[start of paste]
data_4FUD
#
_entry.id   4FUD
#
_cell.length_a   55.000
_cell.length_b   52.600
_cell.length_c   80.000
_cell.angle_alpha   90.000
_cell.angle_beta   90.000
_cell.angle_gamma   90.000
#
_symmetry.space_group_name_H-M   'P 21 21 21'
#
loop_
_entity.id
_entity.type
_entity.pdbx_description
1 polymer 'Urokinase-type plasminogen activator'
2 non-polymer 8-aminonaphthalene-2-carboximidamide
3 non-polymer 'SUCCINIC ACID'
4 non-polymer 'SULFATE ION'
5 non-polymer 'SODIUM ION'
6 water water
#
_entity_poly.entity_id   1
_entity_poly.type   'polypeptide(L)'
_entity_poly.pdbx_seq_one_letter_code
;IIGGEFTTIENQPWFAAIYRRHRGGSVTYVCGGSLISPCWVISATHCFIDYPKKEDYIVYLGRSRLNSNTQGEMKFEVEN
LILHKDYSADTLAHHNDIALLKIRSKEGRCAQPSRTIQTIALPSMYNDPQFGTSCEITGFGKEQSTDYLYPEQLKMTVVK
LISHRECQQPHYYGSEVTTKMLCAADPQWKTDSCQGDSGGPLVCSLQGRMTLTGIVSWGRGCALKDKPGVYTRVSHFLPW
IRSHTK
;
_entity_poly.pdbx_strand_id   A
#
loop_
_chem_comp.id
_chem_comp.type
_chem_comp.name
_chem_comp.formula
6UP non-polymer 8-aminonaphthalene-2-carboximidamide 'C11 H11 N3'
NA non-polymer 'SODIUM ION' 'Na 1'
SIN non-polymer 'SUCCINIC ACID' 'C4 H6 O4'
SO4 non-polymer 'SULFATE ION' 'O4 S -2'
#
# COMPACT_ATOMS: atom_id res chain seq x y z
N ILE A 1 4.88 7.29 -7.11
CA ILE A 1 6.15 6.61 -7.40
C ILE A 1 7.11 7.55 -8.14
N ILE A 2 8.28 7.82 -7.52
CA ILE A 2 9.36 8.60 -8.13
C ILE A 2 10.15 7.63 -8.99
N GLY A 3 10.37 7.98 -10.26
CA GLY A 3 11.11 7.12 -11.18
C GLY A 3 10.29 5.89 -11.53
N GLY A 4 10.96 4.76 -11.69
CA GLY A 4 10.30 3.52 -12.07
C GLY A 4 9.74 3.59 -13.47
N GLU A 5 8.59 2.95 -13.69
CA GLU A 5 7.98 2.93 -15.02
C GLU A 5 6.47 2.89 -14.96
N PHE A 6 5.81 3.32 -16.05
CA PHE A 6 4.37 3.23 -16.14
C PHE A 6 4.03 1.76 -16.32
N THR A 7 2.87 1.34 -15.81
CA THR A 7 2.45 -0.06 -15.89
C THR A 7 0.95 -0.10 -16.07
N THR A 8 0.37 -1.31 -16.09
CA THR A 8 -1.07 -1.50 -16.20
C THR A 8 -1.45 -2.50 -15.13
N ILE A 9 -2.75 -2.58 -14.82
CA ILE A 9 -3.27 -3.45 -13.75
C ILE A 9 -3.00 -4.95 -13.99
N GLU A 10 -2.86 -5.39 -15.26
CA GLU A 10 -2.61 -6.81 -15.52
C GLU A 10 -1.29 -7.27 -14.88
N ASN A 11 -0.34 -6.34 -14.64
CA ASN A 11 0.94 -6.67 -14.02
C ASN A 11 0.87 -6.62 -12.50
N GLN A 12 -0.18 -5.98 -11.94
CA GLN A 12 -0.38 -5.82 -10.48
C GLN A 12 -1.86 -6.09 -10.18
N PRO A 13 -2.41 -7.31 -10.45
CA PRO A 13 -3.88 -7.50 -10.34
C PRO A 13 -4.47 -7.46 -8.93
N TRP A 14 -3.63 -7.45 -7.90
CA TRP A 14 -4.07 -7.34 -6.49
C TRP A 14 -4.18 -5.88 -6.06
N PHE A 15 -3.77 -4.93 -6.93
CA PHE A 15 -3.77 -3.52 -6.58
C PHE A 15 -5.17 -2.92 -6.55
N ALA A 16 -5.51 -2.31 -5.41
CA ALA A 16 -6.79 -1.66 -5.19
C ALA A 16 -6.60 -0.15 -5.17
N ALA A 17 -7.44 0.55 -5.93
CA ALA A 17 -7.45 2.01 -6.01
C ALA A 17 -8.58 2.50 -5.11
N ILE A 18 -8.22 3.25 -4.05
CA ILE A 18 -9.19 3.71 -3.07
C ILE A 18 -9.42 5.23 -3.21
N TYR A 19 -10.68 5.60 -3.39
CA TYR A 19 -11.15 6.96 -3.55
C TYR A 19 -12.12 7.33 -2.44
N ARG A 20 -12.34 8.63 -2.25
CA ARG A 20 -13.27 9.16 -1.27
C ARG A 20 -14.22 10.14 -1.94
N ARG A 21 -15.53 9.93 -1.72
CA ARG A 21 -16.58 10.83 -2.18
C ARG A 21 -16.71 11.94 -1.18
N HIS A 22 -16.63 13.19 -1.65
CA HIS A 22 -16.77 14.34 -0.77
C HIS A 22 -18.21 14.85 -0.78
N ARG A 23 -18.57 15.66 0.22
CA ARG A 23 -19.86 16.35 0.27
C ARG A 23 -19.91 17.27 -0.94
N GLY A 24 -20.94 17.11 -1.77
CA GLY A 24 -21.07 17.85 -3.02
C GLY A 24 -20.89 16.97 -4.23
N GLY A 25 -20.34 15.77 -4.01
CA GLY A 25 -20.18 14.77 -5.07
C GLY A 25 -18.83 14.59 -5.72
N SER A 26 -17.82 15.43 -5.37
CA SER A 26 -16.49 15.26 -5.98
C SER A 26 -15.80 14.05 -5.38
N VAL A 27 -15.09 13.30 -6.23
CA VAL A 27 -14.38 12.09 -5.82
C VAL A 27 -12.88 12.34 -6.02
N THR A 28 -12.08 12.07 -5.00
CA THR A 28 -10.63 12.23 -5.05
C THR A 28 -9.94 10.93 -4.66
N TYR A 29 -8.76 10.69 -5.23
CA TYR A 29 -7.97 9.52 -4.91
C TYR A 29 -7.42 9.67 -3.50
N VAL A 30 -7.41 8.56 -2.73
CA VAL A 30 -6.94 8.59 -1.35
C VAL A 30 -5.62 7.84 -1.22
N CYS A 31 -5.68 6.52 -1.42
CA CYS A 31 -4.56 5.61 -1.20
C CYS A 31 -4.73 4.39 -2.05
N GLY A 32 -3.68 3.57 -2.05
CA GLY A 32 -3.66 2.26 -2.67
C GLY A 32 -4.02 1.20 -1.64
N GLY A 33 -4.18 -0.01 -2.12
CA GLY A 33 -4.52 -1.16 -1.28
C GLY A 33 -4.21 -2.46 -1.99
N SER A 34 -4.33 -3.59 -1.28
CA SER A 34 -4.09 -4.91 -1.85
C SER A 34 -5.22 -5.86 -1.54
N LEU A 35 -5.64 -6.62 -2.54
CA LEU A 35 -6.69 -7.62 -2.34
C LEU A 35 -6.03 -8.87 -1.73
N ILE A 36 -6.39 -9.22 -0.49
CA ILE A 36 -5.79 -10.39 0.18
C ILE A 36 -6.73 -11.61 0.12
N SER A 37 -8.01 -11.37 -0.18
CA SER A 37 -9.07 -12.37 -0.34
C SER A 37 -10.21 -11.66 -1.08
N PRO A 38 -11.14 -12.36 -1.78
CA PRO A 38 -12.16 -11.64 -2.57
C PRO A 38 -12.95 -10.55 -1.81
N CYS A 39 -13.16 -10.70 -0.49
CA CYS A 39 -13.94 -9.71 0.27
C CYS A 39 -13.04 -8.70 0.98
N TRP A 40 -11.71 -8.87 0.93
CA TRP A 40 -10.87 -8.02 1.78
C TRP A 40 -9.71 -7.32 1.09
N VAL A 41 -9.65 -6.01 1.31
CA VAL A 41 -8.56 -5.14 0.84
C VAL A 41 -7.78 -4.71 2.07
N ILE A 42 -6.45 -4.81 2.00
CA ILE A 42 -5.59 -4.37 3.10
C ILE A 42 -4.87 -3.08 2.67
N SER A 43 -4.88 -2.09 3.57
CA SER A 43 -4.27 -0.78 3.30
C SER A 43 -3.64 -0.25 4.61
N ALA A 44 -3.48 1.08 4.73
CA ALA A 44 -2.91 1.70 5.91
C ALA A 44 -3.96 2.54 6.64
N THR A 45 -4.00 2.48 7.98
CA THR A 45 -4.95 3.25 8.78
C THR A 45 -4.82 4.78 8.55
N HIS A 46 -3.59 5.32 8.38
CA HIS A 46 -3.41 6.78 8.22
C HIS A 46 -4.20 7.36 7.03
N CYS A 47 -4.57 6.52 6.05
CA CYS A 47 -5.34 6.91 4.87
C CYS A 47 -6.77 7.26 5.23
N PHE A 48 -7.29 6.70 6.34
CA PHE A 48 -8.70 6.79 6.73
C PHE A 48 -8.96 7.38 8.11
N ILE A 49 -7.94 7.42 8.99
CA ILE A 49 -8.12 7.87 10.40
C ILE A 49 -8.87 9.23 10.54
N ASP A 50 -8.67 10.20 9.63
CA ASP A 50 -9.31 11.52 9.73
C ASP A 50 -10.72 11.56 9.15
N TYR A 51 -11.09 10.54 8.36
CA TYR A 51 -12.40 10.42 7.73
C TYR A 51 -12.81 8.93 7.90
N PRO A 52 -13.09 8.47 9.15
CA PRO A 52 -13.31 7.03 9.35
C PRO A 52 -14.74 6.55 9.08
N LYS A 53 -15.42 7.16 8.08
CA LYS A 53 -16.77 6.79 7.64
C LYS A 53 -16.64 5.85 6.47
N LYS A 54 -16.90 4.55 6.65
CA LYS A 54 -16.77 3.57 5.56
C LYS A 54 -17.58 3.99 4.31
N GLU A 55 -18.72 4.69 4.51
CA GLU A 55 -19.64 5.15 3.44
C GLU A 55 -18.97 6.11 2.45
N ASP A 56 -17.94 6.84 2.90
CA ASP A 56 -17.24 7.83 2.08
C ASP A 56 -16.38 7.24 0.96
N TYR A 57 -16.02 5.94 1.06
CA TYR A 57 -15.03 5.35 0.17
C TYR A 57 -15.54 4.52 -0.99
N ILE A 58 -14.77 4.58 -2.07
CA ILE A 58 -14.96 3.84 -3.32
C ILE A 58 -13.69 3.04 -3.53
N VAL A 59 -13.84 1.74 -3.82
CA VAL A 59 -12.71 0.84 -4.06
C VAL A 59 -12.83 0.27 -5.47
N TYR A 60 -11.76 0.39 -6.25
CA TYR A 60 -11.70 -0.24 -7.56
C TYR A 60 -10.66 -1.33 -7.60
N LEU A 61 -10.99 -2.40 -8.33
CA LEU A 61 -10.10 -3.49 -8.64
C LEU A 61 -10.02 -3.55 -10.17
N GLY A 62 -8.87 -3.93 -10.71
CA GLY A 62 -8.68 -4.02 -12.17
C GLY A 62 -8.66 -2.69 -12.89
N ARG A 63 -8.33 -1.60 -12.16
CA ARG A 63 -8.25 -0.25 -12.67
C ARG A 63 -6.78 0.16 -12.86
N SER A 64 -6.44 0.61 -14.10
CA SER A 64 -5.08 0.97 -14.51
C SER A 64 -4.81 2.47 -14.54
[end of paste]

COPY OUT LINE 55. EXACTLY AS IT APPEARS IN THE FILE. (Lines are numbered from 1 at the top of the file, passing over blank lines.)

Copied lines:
N GLY A 4 10.96 4.76 -11.69